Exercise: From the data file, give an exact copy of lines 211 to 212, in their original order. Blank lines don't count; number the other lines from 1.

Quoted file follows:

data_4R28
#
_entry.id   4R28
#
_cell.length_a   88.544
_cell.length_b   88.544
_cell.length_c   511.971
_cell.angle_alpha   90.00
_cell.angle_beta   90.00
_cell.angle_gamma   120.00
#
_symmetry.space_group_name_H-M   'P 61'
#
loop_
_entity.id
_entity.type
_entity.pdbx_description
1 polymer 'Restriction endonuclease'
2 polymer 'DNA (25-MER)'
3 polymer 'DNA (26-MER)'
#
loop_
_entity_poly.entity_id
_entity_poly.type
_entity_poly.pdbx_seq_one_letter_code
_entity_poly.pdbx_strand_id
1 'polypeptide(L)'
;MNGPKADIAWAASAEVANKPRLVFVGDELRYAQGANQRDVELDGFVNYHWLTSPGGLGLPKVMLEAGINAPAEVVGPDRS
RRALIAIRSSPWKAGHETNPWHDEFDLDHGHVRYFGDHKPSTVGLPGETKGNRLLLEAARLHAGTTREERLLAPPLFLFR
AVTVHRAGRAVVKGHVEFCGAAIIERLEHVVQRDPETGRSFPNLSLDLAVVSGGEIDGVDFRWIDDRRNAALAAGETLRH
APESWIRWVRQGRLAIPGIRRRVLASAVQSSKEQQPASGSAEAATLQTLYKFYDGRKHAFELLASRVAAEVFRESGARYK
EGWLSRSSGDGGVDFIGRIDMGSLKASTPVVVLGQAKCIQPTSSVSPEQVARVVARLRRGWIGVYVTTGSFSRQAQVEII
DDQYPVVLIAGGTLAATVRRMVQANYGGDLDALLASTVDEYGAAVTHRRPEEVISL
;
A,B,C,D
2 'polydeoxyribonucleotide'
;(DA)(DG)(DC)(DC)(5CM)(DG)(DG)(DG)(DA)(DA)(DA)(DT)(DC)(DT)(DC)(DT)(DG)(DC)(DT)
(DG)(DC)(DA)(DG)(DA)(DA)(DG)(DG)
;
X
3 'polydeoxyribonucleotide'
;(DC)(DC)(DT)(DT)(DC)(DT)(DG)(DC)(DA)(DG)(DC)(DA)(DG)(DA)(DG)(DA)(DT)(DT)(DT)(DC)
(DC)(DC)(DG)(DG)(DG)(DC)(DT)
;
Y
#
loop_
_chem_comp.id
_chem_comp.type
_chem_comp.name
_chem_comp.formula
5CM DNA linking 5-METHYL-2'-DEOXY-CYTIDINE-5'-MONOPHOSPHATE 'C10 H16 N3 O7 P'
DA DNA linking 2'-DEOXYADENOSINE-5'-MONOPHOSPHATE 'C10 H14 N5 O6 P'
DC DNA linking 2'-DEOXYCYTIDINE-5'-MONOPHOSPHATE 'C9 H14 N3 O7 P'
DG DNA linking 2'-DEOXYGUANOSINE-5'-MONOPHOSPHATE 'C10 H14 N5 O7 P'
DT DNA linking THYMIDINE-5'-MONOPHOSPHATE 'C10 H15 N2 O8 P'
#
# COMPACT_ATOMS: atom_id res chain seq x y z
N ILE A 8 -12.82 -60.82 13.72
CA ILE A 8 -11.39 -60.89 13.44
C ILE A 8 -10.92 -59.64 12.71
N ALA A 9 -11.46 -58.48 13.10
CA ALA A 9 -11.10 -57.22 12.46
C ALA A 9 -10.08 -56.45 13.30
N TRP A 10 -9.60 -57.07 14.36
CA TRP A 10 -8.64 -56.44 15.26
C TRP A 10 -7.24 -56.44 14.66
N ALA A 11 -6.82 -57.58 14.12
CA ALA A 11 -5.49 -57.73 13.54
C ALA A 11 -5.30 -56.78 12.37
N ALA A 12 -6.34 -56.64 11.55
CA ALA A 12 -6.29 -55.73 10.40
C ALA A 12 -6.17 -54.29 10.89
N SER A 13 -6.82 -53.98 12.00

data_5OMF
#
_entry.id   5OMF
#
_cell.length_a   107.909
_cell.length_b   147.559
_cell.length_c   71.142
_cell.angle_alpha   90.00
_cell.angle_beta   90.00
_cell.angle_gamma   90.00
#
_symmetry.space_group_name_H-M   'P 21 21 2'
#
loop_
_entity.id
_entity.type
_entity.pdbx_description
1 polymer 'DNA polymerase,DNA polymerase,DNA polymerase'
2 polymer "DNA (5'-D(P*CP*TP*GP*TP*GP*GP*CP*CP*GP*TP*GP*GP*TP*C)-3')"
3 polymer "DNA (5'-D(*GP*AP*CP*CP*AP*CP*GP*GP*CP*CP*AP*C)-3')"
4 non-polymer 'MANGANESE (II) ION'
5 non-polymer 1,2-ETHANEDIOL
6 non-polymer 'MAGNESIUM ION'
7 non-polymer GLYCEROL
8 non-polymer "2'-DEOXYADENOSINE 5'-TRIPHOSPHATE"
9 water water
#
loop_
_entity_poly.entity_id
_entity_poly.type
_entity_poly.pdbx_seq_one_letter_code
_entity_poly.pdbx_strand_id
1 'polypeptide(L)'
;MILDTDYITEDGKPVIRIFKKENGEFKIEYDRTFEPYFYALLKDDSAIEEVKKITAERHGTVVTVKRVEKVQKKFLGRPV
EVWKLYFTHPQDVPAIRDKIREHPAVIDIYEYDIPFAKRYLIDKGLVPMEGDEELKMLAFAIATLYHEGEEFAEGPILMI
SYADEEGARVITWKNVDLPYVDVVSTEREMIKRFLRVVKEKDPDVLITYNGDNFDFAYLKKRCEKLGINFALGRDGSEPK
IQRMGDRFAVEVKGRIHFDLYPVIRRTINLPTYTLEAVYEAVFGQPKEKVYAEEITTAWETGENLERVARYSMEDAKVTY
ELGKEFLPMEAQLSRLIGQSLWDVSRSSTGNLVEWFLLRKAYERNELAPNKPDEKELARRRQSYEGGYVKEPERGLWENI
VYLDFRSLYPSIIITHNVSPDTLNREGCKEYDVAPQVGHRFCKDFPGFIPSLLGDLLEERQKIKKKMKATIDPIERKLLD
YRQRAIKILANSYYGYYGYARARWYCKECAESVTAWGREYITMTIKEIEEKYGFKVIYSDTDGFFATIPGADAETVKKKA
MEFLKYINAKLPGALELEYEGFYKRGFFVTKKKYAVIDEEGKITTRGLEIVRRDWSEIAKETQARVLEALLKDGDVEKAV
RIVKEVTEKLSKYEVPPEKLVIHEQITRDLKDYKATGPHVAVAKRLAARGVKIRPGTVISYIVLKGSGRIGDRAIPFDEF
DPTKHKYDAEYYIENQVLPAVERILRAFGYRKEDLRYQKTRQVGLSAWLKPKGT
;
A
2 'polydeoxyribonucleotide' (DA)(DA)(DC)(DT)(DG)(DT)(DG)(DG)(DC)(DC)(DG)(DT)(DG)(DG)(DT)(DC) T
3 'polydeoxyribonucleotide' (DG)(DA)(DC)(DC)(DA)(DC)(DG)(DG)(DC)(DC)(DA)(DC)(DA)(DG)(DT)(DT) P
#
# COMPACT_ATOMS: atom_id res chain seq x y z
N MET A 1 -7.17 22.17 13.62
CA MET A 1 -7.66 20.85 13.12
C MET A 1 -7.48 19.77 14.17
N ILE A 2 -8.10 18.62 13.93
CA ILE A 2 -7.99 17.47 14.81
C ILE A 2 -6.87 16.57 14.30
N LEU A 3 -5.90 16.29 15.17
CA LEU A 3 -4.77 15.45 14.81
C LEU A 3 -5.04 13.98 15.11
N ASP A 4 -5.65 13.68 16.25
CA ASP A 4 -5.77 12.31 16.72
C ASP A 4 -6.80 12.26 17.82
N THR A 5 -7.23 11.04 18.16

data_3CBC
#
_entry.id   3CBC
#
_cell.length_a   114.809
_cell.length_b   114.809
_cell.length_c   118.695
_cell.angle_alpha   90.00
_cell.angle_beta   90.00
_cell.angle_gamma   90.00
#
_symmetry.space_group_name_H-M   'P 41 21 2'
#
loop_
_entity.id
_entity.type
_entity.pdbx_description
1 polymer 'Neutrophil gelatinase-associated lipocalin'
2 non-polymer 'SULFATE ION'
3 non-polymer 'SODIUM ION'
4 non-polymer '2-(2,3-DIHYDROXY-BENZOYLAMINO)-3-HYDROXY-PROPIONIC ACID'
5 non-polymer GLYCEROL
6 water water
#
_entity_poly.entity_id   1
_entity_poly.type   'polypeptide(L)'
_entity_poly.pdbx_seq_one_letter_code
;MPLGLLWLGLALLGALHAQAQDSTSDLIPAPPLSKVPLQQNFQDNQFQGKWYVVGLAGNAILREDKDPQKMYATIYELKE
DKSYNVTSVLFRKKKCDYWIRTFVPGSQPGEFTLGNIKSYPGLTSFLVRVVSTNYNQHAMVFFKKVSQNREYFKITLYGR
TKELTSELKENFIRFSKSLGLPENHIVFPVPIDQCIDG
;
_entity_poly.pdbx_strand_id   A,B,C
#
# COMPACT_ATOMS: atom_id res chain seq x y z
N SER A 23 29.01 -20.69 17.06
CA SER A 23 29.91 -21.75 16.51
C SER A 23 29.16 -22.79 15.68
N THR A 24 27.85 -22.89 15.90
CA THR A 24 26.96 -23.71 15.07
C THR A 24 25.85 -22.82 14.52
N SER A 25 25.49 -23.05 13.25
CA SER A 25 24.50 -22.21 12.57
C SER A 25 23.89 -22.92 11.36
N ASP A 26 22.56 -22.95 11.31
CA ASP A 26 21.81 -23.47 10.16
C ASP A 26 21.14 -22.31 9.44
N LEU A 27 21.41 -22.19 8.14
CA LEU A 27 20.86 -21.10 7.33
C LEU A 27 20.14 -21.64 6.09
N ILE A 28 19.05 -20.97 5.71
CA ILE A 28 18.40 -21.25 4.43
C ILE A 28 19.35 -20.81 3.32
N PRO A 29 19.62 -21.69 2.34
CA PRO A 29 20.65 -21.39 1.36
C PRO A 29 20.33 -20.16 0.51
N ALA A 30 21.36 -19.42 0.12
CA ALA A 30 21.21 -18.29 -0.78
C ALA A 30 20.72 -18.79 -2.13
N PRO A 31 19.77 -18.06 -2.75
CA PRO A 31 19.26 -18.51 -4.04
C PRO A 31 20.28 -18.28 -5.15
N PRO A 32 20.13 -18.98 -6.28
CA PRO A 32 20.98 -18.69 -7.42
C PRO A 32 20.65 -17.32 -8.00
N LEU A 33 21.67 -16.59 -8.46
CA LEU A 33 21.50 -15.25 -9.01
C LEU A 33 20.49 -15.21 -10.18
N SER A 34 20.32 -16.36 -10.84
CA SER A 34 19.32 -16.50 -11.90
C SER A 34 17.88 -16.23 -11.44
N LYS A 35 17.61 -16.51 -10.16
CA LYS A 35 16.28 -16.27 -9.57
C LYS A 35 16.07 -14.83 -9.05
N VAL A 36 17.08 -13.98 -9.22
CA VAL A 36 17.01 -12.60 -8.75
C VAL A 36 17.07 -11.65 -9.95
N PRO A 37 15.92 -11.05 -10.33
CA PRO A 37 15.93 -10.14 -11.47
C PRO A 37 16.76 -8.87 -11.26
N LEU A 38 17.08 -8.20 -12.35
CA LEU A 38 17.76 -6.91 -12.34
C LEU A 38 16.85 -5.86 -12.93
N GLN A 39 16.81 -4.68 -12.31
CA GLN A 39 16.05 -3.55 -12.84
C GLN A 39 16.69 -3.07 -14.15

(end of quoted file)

CA VAL A 36 17.01 -12.60 -8.75
C VAL A 36 17.07 -11.65 -9.95